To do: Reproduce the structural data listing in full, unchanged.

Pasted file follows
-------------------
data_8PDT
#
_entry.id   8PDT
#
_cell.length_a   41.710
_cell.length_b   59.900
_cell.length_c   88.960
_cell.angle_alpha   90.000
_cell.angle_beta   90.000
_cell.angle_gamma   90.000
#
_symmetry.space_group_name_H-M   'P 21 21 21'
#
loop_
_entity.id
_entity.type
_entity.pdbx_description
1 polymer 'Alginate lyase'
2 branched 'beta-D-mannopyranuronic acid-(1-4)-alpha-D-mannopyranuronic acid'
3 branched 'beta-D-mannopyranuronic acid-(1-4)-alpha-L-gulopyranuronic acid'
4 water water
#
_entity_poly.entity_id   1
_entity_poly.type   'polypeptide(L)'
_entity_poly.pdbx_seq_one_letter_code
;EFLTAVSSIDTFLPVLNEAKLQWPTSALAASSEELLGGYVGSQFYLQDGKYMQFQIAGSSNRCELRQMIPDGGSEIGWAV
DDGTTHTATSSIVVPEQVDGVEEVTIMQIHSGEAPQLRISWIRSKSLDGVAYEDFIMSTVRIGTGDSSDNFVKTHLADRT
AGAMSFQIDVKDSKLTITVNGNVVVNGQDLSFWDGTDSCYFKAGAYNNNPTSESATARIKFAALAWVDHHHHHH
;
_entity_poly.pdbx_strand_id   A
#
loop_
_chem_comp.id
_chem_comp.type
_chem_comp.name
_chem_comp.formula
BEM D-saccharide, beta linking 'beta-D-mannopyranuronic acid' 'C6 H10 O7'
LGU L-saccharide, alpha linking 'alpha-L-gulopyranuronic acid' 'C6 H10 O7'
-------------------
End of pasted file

data_8PDT
#
_entry.id   8PDT
#
_cell.length_a   41.710
_cell.length_b   59.900
_cell.length_c   88.960
_cell.angle_alpha   90.000
_cell.angle_beta   90.000
_cell.angle_gamma   90.000
#
_symmetry.space_group_name_H-M   'P 21 21 21'
#
loop_
_entity.id
_entity.type
_entity.pdbx_description
1 polymer 'Alginate lyase'
2 branched 'beta-D-mannopyranuronic acid-(1-4)-alpha-D-mannopyranuronic acid'
3 branched 'beta-D-mannopyranuronic acid-(1-4)-alpha-L-gulopyranuronic acid'
4 water water
#
_entity_poly.entity_id   1
_entity_poly.type   'polypeptide(L)'
_entity_poly.pdbx_seq_one_letter_code
;EFLTAVSSIDTFLPVLNEAKLQWPTSALAASSEELLGGYVGSQFYLQDGKYMQFQIAGSSNRCELRQMIPDGGSEIGWAV
DDGTTHTATSSIVVPEQVDGVEEVTIMQIHSGEAPQLRISWIRSKSLDGVAYEDFIMSTVRIGTGDSSDNFVKTHLADRT
AGAMSFQIDVKDSKLTITVNGNVVVNGQDLSFWDGTDSCYFKAGAYNNNPTSESATARIKFAALAWVDHHHHHH
;
_entity_poly.pdbx_strand_id   A
#
loop_
_chem_comp.id
_chem_comp.type
_chem_comp.name
_chem_comp.formula
BEM D-saccharide, beta linking 'beta-D-mannopyranuronic acid' 'C6 H10 O7'
LGU L-saccharide, alpha linking 'alpha-L-gulopyranuronic acid' 'C6 H10 O7'